How the zebra got its stripes is a frequent topic in popular literature about the natural world.
For developmental biologists, however, it is much easier to study the biology of pattern formation in zebrafish, where the tools of experimental embryology and genetics have been proved to be very useful.
The elegant stripe patterns seen in adult zebrafish start to emerge in the juvenile fish when the cells responsible for the different colors organize themselves into intricate patterns.
Pigment cells called melanophores form the dark stripes, while xanthophores and iridophores form the regions between stripes.
How does this come about? Scientists tried many methods to answer this question in the last decades.
Now, David Parichy from the University of Washington and colleagues – including Dae Seok Eom – report an important step forward in our understanding of pattern formation.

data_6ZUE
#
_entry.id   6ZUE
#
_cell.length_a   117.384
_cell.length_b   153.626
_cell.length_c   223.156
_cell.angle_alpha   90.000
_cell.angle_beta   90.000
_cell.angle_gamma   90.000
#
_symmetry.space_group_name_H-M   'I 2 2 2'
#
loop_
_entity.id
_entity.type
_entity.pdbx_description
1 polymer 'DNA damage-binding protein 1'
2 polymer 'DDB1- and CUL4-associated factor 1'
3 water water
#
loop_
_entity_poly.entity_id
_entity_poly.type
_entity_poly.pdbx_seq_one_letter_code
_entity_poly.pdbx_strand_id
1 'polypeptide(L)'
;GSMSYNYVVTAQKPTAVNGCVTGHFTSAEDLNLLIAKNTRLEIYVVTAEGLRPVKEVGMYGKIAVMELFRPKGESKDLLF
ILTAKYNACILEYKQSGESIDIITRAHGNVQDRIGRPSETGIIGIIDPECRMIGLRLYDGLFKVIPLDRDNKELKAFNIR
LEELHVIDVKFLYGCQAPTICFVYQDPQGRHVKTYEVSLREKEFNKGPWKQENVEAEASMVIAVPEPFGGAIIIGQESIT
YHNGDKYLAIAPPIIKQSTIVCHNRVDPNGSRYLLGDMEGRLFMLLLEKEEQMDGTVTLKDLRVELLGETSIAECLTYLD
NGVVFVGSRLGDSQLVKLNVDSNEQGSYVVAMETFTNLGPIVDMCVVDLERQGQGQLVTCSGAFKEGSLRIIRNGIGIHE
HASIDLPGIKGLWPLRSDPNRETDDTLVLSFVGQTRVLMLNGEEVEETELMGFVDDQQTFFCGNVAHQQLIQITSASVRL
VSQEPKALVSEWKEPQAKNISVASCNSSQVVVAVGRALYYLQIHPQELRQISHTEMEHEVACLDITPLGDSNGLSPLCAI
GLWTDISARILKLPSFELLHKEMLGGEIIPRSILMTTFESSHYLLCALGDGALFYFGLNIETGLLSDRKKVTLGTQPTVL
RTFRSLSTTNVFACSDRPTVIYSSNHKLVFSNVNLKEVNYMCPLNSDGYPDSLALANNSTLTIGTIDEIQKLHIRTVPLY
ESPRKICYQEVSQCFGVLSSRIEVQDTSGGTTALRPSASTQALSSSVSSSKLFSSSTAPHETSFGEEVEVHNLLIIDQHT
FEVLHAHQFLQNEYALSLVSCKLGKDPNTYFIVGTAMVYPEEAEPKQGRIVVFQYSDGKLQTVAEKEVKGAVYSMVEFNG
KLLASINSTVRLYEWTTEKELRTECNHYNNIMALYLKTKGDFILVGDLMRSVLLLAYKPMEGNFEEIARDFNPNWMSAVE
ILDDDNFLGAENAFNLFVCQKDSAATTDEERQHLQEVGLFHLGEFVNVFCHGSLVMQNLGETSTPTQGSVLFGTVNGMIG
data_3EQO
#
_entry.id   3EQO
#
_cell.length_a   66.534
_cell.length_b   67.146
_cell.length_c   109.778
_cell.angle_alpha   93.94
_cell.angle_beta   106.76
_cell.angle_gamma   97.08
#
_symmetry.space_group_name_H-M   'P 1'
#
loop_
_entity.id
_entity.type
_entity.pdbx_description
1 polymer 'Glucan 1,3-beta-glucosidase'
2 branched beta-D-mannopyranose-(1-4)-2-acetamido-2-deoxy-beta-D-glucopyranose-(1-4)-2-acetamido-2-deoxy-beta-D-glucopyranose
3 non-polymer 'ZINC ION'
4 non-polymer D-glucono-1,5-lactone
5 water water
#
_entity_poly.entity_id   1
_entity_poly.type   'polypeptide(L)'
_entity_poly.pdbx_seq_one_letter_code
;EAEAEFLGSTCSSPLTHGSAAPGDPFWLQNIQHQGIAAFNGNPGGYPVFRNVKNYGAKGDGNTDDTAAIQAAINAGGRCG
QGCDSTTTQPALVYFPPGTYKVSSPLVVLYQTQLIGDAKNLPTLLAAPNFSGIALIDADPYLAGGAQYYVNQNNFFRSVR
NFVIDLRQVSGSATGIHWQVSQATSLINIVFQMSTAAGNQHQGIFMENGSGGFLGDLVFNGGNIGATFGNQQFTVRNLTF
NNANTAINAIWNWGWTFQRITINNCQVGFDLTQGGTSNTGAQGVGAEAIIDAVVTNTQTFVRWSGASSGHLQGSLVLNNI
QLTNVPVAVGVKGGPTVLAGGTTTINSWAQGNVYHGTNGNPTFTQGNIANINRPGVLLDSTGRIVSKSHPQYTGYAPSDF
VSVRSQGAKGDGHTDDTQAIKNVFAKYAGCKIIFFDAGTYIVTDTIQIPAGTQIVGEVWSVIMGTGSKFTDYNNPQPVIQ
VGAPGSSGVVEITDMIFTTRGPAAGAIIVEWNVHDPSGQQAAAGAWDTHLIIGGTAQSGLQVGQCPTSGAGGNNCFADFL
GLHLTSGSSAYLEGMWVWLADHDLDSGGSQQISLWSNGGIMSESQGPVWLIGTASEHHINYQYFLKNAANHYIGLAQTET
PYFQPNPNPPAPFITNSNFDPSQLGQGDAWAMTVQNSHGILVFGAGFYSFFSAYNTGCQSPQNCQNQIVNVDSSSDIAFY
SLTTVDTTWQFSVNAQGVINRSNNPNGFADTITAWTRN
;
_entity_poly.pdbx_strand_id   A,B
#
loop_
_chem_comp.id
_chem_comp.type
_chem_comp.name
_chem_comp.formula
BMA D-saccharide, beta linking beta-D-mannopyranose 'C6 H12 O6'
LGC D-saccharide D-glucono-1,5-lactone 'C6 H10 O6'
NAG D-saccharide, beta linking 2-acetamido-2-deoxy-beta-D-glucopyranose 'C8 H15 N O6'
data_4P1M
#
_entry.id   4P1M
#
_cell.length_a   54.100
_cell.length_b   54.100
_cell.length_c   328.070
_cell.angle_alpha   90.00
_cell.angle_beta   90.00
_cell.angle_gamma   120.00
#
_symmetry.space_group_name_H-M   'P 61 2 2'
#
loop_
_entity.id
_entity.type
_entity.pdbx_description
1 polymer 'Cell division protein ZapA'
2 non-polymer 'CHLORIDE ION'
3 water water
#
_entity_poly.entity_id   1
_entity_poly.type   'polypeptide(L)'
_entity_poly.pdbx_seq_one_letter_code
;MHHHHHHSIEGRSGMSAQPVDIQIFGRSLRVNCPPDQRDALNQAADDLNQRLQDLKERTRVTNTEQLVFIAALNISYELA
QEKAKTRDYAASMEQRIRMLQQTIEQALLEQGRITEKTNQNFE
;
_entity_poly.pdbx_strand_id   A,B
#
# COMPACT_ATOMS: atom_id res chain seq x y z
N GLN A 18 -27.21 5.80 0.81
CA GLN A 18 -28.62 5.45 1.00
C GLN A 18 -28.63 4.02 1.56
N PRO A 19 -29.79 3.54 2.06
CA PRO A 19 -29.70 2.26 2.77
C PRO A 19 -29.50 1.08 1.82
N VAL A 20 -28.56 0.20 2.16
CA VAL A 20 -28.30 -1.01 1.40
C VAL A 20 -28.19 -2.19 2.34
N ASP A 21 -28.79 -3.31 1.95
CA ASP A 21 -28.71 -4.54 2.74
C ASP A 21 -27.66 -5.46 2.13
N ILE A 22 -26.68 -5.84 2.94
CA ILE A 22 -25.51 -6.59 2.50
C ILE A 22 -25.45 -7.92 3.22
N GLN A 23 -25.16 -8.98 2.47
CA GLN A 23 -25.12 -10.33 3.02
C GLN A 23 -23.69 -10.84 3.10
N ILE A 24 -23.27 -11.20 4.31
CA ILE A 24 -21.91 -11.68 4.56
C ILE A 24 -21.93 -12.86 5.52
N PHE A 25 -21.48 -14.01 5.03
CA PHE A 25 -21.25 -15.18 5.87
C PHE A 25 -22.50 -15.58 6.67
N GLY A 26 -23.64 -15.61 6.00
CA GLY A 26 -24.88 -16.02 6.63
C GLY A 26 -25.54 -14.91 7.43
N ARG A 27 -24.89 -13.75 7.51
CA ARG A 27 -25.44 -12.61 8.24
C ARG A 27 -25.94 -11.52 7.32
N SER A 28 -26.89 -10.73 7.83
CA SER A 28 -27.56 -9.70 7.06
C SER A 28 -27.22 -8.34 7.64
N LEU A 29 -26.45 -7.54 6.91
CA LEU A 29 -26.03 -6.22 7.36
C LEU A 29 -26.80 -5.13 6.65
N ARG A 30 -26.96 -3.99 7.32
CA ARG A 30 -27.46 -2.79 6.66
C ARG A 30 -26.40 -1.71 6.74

Making use of recent advances in imaging technology and sophisticated genetic tools, they reveal that a previously unappreciated form of communication between cells plays a critical role in the formation of stripes in zebrafish.
Zebras will never enjoy the advantages of zebrafish when it comes to experimental genetics and embryology.
However, advances in DNA sequencing are furthering the reach of observational genetics, perhaps even to exotic mammals with diverse color patterns like civets and servals.
The question “How the zebra got its stripes” may not have the same answer as the question “How the zebrafish got its stripes”.
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